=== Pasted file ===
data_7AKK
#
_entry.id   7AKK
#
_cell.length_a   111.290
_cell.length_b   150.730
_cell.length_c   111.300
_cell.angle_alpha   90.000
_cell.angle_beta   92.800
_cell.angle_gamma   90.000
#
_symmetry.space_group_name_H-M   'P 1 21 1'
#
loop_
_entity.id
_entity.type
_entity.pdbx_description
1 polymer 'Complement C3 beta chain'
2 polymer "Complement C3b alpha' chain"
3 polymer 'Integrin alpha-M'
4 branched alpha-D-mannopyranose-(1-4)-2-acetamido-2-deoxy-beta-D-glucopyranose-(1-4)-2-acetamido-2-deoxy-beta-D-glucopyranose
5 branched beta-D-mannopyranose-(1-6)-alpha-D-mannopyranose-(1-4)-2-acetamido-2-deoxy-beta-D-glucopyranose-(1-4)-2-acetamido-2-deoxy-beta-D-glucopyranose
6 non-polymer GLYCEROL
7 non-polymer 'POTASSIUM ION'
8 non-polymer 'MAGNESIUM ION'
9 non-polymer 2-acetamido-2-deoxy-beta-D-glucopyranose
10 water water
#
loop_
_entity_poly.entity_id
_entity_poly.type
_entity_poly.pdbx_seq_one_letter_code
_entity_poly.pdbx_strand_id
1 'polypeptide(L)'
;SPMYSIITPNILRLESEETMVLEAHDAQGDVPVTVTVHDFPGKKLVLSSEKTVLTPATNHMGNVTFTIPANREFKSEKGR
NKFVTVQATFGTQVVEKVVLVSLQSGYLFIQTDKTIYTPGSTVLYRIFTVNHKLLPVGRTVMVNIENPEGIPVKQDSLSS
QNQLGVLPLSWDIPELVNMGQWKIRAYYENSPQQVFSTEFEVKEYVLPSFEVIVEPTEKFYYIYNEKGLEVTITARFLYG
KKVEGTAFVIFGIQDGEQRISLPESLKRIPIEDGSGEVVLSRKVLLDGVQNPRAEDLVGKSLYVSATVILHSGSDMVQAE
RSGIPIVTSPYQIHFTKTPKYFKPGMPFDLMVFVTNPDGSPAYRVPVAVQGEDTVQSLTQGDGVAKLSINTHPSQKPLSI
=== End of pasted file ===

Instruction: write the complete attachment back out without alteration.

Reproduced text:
data_7AKK
#
_entry.id   7AKK
#
_cell.length_a   111.290
_cell.length_b   150.730
_cell.length_c   111.300
_cell.angle_alpha   90.000
_cell.angle_beta   92.800
_cell.angle_gamma   90.000
#
_symmetry.space_group_name_H-M   'P 1 21 1'
#
loop_
_entity.id
_entity.type
_entity.pdbx_description
1 polymer 'Complement C3 beta chain'
2 polymer "Complement C3b alpha' chain"
3 polymer 'Integrin alpha-M'
4 branched alpha-D-mannopyranose-(1-4)-2-acetamido-2-deoxy-beta-D-glucopyranose-(1-4)-2-acetamido-2-deoxy-beta-D-glucopyranose
5 branched beta-D-mannopyranose-(1-6)-alpha-D-mannopyranose-(1-4)-2-acetamido-2-deoxy-beta-D-glucopyranose-(1-4)-2-acetamido-2-deoxy-beta-D-glucopyranose
6 non-polymer GLYCEROL
7 non-polymer 'POTASSIUM ION'
8 non-polymer 'MAGNESIUM ION'
9 non-polymer 2-acetamido-2-deoxy-beta-D-glucopyranose
10 water water
#
loop_
_entity_poly.entity_id
_entity_poly.type
_entity_poly.pdbx_seq_one_letter_code
_entity_poly.pdbx_strand_id
1 'polypeptide(L)'
;SPMYSIITPNILRLESEETMVLEAHDAQGDVPVTVTVHDFPGKKLVLSSEKTVLTPATNHMGNVTFTIPANREFKSEKGR
NKFVTVQATFGTQVVEKVVLVSLQSGYLFIQTDKTIYTPGSTVLYRIFTVNHKLLPVGRTVMVNIENPEGIPVKQDSLSS
QNQLGVLPLSWDIPELVNMGQWKIRAYYENSPQQVFSTEFEVKEYVLPSFEVIVEPTEKFYYIYNEKGLEVTITARFLYG
KKVEGTAFVIFGIQDGEQRISLPESLKRIPIEDGSGEVVLSRKVLLDGVQNPRAEDLVGKSLYVSATVILHSGSDMVQAE
RSGIPIVTSPYQIHFTKTPKYFKPGMPFDLMVFVTNPDGSPAYRVPVAVQGEDTVQSLTQGDGVAKLSINTHPSQKPLSI